AbstractUnderstanding the composition of the adsorbed protein layer on a biomaterial surface is of an extreme importance as it directs the primary biological response. Direct detection using labeled proteins and indirect detection based on enzymatic assays or changes to mass, refractive index or density of a surface have been so far established. Nevertheless, using current methodologies, detection of multiple proteins simultaneously and particularly in a three-dimensional (3D) substrates is challenging, with the exception of radiolabeling. Here using fluorescence molecular tomography (FMT), we present a non-destructive and versatile approach to quantify adsorption of multiple proteins within 3D environments and reveal the dynamics of adsorption of human serum albumin (HSA) and fibrinogen (Fib) on 3D polymeric scaffold. Furthermore, we show that serum starved human articular chondrocytes in 3D environment preferentially uptake HSA over Fib and to our knowledge this represents the first example of direct visualization and quantification of protein adsorption in a 3D cell culture system.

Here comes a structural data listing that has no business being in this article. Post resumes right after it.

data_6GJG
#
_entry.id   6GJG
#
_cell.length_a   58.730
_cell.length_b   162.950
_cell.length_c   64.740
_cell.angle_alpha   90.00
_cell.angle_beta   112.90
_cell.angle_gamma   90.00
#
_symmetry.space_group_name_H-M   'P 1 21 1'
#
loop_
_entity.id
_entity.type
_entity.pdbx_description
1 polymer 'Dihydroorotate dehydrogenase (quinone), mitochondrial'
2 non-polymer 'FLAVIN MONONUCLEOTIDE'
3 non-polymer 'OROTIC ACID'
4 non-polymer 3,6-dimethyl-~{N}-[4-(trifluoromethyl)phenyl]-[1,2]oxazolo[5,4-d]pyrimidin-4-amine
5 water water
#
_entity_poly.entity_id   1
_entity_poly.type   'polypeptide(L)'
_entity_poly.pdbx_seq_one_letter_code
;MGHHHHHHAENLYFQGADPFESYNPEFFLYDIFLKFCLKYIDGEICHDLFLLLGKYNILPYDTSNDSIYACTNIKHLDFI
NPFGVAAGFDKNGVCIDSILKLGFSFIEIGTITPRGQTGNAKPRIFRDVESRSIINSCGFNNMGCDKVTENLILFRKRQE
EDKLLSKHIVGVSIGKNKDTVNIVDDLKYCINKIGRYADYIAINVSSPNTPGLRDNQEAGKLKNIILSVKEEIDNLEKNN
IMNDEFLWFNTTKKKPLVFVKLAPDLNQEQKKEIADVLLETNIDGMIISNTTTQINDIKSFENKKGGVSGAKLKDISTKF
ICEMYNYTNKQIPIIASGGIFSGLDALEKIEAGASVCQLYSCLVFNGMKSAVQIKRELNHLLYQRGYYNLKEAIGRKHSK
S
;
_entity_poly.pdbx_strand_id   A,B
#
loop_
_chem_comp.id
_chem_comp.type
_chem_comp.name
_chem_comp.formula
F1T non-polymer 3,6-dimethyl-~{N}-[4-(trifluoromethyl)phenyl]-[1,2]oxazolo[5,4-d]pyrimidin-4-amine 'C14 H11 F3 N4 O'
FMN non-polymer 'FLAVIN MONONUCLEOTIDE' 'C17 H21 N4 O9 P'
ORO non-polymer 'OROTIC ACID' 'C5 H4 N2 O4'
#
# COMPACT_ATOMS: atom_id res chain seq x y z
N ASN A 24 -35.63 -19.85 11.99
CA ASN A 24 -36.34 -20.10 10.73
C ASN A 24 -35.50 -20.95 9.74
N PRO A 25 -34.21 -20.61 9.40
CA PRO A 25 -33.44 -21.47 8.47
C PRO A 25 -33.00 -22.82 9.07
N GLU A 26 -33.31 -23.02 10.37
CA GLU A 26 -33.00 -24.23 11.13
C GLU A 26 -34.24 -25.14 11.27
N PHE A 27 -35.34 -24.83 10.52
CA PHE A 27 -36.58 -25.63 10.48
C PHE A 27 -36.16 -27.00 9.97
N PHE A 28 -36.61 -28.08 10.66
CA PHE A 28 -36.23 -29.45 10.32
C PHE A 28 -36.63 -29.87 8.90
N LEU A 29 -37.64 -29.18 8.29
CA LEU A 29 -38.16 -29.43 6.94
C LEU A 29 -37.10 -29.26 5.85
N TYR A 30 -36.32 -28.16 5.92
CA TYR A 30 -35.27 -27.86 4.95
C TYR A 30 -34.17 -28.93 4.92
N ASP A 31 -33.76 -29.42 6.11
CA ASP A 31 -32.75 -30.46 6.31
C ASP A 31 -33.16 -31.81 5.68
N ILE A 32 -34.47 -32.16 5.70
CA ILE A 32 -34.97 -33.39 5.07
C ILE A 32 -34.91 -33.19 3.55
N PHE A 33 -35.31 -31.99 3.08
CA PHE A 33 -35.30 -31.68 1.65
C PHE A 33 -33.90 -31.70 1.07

Statement of Significance
The biomaterial surface upon exposure to biological fluids is covered by a layer of proteins, which is modified over a period of time and dictates the fate of the biomaterial. In this study, we present and validate a new methodology for quantification of protein adsorption on to a three-dimensional polymer scaffold from unitary and binary systems, using fluorescence molecular tomography, an optical trans-illumination technique with picomolar sensitivity. In additional to being able to follow behavior of two proteins simultaneously, this methodology is also suitable for studying protein uptake in cells situated in a polymer environment. The ability to follow protein adsorption/uptake in a continuous manner opens up new possibilities to study the role of serum proteins in biomaterial compatibility.